By Adv Akshay Kshirsagar on 16th April 2023
The judges M.R. Shah and Krishna Murari have ruled that even if an agreement to sell property is not registered (which is normally required by law), it can still be used as evidence in a lawsuit for specific performance. This is allowed under Section 49 of the Registration Act, which has a special provision for this situation. However, it should be noted that this exception only applies to cases where specific performance is being sought, and not to other types of disputes related to immovable property.
Ms. R. Hemalatha (the person being sued) made a written agreement to sell property to Ms. Kashthuri, but the agreement was not registered. Ms. Kashthuri then filed a lawsuit asking for specific performance of the agreement. The trial court, on September 10, 2013, raised a question about whether the unsigned agreement could be used as evidence in the case.
According to Section 17 of the Registration Act, certain types of documents must be registered, but the explanation to Section 17(2) states that an agreement to sell immovable property does not need to be registered. Additionally, a proviso to Section 49 of the Registration Act allows an unregistered agreement to sell to be presented as evidence of a contract in a lawsuit for specific performance.
In a particular legal case, the defendant argued that the law had been amended and that an unregistered agreement to sell was no longer admissible as evidence. The defendant pointed to the new Section 17(1)(g) of the Registration Act, which lists certain documents that must be compulsorily registered, including agreements for the sale of immovable property. The defendant claimed that this provision invalidated the earlier proviso to Section 49, which allowed unregistered agreements to sell to be used as evidence in a lawsuit for specific performance.
On the other hand, the plaintiff argued that the proviso to Section 49 still applied and that the unregistered agreement to sell was admissible as evidence in their specific performance lawsuit. The plaintiff asserted that the agreement could prove the existence of a valid contract between the parties.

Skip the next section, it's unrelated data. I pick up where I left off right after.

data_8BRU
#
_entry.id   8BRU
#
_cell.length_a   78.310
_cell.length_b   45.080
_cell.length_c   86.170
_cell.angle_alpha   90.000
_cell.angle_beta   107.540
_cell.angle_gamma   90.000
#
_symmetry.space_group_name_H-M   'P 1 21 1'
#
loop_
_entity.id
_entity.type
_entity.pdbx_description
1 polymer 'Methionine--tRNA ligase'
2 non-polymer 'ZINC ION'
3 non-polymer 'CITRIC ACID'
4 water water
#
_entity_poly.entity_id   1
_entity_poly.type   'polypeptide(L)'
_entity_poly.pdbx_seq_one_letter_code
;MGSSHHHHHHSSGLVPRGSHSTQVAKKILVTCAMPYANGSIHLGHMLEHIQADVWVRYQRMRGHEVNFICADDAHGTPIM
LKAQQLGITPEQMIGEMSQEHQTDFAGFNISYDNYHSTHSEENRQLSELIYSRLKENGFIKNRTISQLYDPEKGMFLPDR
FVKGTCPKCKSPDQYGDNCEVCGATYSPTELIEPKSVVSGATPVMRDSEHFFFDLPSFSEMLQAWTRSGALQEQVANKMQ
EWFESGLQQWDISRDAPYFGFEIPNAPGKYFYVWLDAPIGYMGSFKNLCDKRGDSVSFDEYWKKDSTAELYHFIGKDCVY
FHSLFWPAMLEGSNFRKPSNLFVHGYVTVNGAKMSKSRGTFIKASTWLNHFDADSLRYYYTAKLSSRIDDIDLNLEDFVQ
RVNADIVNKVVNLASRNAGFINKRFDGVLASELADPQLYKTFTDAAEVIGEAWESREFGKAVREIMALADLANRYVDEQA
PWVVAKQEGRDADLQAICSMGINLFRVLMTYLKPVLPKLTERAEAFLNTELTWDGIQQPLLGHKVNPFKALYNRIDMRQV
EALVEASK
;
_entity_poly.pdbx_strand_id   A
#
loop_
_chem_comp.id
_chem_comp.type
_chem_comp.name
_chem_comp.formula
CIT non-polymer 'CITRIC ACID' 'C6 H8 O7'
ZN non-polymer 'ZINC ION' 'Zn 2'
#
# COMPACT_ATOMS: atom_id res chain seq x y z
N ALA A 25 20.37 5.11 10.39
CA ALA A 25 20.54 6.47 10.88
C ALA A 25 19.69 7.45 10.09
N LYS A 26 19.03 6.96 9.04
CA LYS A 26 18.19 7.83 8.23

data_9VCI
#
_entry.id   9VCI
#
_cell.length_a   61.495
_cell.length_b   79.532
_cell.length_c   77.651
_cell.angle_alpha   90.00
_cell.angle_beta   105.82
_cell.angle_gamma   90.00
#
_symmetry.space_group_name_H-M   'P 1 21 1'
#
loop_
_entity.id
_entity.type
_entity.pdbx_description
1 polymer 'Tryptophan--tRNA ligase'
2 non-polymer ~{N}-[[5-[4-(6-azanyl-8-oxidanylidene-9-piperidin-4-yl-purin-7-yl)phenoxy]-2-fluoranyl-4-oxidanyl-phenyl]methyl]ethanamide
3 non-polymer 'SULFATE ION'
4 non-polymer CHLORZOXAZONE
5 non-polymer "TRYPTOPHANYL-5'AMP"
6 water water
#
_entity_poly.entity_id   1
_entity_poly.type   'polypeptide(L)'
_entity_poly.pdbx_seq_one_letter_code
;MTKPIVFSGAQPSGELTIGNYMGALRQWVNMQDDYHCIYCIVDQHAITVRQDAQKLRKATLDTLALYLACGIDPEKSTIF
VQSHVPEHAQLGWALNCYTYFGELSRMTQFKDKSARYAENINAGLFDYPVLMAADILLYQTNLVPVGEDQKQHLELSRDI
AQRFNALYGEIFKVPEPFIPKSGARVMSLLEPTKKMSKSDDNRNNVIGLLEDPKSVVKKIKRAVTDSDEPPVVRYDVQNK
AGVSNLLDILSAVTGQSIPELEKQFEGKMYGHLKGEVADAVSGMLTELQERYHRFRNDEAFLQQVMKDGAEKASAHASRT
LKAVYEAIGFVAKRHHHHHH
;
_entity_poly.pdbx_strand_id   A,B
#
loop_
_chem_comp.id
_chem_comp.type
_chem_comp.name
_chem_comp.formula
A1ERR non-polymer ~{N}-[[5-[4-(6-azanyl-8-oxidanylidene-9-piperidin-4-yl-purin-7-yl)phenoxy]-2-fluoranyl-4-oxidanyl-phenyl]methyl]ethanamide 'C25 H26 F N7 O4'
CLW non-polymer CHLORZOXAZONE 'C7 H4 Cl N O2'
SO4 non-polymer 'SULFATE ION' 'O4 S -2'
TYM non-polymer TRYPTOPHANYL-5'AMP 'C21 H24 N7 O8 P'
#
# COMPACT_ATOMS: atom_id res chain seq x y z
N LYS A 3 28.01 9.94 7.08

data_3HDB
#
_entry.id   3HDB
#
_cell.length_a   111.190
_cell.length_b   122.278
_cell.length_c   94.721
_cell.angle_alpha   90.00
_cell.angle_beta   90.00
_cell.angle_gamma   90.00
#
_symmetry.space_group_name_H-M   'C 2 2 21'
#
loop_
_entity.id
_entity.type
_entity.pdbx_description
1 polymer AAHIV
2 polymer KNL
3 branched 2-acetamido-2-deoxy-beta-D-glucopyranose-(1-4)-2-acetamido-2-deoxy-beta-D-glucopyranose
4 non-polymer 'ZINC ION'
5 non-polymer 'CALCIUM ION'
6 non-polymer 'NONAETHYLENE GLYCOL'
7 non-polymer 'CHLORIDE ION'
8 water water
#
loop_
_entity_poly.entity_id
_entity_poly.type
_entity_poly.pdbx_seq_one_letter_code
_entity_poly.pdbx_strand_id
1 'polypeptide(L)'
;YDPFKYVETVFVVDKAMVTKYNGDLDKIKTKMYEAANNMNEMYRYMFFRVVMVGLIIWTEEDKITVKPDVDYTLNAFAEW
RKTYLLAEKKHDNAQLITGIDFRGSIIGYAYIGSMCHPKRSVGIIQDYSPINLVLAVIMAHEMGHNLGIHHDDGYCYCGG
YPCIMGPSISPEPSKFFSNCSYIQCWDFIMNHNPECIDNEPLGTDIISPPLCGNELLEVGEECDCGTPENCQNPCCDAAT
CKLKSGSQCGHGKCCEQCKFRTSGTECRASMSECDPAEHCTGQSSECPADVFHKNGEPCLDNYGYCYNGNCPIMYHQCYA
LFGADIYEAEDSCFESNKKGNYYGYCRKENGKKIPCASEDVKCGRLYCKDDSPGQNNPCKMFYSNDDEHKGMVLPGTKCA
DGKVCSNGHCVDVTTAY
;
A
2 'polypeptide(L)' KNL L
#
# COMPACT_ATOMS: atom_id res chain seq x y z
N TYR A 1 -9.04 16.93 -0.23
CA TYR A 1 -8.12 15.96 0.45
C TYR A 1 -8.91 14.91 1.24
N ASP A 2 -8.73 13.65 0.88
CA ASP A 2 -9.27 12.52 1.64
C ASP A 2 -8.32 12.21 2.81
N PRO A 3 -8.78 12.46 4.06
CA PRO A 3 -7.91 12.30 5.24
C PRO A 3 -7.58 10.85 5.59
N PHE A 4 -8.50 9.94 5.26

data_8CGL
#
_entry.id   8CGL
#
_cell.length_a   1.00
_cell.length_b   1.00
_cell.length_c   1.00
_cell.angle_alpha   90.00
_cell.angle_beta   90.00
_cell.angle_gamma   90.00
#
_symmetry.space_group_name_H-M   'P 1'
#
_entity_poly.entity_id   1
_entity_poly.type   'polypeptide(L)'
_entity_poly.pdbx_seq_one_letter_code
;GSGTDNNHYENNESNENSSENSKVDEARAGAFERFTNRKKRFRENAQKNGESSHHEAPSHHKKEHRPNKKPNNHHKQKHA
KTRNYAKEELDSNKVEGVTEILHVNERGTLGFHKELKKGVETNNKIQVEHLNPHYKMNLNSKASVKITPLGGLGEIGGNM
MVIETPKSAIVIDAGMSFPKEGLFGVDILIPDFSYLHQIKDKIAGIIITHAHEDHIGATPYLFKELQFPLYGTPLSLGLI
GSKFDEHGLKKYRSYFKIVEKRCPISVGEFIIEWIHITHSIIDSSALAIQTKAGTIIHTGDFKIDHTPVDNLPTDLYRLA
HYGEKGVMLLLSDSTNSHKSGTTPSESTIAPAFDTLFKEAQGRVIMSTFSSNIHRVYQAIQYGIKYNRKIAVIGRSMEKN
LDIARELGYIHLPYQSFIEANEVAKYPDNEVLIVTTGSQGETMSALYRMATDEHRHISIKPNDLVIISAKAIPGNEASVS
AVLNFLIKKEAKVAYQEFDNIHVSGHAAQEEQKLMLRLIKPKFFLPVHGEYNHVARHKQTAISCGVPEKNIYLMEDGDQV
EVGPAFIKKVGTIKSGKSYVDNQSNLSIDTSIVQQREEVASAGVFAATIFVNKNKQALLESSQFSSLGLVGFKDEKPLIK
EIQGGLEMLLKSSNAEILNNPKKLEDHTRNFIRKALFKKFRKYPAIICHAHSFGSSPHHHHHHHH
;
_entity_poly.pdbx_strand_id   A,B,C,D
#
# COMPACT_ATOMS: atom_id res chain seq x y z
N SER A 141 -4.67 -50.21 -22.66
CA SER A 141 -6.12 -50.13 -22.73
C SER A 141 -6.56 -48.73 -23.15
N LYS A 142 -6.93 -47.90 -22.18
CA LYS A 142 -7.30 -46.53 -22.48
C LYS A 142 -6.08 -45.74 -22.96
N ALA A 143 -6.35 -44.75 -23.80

However, the trial court ultimately held that the unregistered agreement to sell was not admissible as evidence in the case. The court likely reasoned that, despite the proviso to Section 49, the new Section 17(1)(g) required that agreements to sell immovable property be compulsorily registered. Since the agreement in question was unregistered, it could not be used as evidence to support the plaintiff’s claim for specific performance.
The plaintiff was not satisfied with the trial court’s ruling and decided to appeal to the high court. The high court overturned the trial court’s decision and relied on Section 49 of the Registration Act. The high court determined that the lawsuit in question was a specific performance case, which falls under the first exception outlined in the proviso to Section 49. Consequently, the high court directed that the unregistered agreement to sell should be admitted as evidence.
The Defendant filed an appeal before the Supreme Court challenging the High Court’s order.
The bench was addressing the question of whether an agreement to sell property that was not registered, despite registration being mandatory, could be presented as evidence in a specific performance lawsuit.
the proviso to Section 49 of the Registration Act allows an unregistered document related to immovable property, which is usually required to be registered, to be admissible as evidence in a specific performance lawsuit.
The court noted that the Proviso to Section 49 was added to the Registration Act in 1929, while Section 17(1A) was added in 2001. Section 17(1A) mandates the registration of documents executed after 2001 that include a contract to transfer any immovable property for consideration, for the purpose of Section 53A of the Transfer of Property Act. The failure to register such documents will have no effect under Section 53A. As a result, the exception to the Proviso to Section 49 is only applicable to documents not covered under Section 17(1A).
The Bench upheld the High Court’s view that the unregistered Agreement to Sell in question shall be admissible in evidence in a suit for specific performance as the Proviso is exception to the first part of Section 49.